Beowulf: Revised Edition
Manchester University Press, Sep 15, 1997 - Literary Criticism - 212 pages
Beowulf is to English what the Odyssey and Iliad are to Greek literature ? the oldest example of vernacular literature of any substance not only in England but in the whole of western Europe. Since its rediscovery and the appearance of the first printed editions in the middle of the last century, this moving and dramatic epic has attracted considerable scholarly attention, and Dr Swanton is able to draw on this wealth of scholarship to present a considered and balanced introduction to the poem. Explanatory notes, drawing on archaeological sources, expand the poet’s more esoteric allusions and offer background information on contemporary manners and customs. A prose translation faces the text, which should be invaluable to both students and the general reader.
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A note on the text and translation
Peoples and genealogies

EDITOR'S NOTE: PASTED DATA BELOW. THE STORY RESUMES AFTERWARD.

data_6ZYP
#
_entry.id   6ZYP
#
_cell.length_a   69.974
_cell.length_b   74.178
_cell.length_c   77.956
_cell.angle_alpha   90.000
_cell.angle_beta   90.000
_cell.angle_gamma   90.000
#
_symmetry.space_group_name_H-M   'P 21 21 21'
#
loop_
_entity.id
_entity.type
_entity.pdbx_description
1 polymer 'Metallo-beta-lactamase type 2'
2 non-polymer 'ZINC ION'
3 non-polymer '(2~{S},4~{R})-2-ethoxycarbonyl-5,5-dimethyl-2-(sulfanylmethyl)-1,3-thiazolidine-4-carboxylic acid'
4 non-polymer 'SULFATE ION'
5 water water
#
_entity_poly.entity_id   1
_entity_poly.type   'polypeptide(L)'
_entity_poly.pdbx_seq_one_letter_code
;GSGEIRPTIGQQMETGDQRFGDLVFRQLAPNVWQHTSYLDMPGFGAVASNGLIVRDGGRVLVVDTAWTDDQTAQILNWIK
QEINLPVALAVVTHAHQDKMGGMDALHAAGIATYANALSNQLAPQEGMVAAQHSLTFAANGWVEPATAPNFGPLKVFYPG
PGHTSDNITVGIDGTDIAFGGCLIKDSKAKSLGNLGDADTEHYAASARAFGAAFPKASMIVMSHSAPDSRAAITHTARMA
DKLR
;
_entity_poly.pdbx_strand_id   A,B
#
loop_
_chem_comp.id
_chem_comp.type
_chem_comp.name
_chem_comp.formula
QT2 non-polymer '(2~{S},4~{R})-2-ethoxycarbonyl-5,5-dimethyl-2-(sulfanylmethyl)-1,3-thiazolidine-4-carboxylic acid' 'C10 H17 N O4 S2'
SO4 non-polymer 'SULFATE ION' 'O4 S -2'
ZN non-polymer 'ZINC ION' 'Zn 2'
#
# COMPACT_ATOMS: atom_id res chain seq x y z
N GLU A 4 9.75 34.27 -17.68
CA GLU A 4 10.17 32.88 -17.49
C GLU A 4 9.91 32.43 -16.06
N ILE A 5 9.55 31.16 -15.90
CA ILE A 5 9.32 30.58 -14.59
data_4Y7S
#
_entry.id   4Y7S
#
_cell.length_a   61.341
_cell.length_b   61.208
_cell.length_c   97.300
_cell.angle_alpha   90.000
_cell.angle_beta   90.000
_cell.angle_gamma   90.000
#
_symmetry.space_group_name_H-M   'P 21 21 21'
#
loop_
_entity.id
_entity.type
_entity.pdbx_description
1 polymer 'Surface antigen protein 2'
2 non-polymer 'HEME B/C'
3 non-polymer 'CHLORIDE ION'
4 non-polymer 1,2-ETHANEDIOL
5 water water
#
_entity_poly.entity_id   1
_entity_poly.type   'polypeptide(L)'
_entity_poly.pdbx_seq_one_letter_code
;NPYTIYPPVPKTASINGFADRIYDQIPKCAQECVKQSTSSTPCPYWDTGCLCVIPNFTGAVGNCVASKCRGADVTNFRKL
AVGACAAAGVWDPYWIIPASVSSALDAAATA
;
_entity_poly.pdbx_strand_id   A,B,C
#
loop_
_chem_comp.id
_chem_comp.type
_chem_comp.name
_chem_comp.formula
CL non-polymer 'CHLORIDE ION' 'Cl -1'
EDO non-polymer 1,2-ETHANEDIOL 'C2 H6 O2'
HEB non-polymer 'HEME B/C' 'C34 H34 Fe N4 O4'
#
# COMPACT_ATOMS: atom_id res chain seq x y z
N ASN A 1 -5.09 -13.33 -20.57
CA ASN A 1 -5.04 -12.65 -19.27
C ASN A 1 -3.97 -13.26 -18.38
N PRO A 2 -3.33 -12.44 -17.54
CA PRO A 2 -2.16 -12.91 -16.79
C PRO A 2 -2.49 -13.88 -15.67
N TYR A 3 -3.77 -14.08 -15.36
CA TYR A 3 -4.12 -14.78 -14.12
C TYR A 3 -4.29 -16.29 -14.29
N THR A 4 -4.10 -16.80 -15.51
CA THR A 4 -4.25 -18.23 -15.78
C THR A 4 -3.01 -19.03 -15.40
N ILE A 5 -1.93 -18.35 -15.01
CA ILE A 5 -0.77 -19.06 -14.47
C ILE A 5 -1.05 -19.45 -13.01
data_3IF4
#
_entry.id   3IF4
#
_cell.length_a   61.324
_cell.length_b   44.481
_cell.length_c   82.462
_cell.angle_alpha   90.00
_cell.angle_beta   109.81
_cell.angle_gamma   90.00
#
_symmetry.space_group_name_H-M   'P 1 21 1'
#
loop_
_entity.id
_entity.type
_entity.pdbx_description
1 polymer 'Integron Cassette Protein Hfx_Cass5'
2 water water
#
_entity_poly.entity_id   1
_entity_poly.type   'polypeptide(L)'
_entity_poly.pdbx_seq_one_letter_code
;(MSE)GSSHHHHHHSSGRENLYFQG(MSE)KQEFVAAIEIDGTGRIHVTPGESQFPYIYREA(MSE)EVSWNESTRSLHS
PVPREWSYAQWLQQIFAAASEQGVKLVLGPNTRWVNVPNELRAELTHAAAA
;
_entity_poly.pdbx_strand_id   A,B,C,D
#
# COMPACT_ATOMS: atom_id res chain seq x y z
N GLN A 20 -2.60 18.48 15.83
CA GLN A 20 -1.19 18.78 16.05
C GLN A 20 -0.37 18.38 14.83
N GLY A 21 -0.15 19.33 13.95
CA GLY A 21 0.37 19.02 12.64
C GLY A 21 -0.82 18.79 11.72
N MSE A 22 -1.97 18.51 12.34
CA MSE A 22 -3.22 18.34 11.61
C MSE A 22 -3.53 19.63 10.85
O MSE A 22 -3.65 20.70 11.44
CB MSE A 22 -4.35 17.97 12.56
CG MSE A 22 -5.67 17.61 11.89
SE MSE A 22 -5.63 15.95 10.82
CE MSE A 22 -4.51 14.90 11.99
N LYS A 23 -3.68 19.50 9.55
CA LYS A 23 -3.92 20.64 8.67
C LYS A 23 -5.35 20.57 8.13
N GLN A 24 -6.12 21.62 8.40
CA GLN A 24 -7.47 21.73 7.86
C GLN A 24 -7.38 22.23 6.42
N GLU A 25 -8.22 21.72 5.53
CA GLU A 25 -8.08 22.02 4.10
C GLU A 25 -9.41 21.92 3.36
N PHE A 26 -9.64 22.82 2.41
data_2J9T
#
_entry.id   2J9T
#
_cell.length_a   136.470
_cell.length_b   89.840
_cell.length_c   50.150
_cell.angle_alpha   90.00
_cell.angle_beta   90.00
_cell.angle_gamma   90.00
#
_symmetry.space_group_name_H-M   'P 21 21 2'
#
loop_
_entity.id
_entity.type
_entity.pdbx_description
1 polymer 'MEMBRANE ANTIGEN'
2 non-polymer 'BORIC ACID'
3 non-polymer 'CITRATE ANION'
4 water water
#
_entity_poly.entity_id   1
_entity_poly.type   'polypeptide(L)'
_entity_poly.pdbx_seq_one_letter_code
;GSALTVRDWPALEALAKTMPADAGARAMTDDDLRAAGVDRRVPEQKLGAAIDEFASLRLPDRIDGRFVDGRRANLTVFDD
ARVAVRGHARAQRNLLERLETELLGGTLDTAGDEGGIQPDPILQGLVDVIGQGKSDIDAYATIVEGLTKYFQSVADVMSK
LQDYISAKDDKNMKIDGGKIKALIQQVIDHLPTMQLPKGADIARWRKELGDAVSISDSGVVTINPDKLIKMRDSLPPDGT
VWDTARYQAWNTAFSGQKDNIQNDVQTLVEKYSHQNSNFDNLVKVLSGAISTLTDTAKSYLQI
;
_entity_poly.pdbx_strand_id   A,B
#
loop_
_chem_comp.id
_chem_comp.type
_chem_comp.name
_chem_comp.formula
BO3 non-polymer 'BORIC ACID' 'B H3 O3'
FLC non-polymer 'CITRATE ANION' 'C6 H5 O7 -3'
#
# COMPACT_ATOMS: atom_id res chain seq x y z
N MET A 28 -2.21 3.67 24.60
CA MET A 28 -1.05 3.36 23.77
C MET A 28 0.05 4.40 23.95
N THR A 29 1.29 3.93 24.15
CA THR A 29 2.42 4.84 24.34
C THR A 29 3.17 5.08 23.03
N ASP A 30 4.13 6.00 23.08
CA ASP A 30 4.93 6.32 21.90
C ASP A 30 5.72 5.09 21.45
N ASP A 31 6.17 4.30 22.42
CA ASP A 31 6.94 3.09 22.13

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aefter aenig allusion Anglo-Saxon battle beneath Beowulf comitatus cwom cyning Danes Danish death deeds dragon Eadgils eald eall Eanmund Ecgtheow Eofor eorl eorla faehSe faest fela feond feor feorh feud folc Frisians Geata Geatish Geatish king Geats gewat gold Grendel guardian gumena haefde hall Healfdenes heard Heardred helm helmet Hengest heold Heorot Heremod hero heroic hilde Hildeburh hine hoard HroSgar Hrothgar Hwaet hwilum Hygd Hygelac hyne hyrde Ingeld king kinsman leader leode leodum lord maeg manna mapelode meahte mihte monster Naes niht note to lines ofer Ohthere Onela Ongentheow paem paer paes paet paet hie paet waes peah peoden poem poet pone ponne prince Saer Saes sceal scolde Scyldinga Scyldings Scylfing secean secg Sigemund Swedish sword swylce sySSan thane Thorkelin treasure waere waeron waes warriors wearS Weders Weohstan Wiglaf wiht wolde wordum wyrm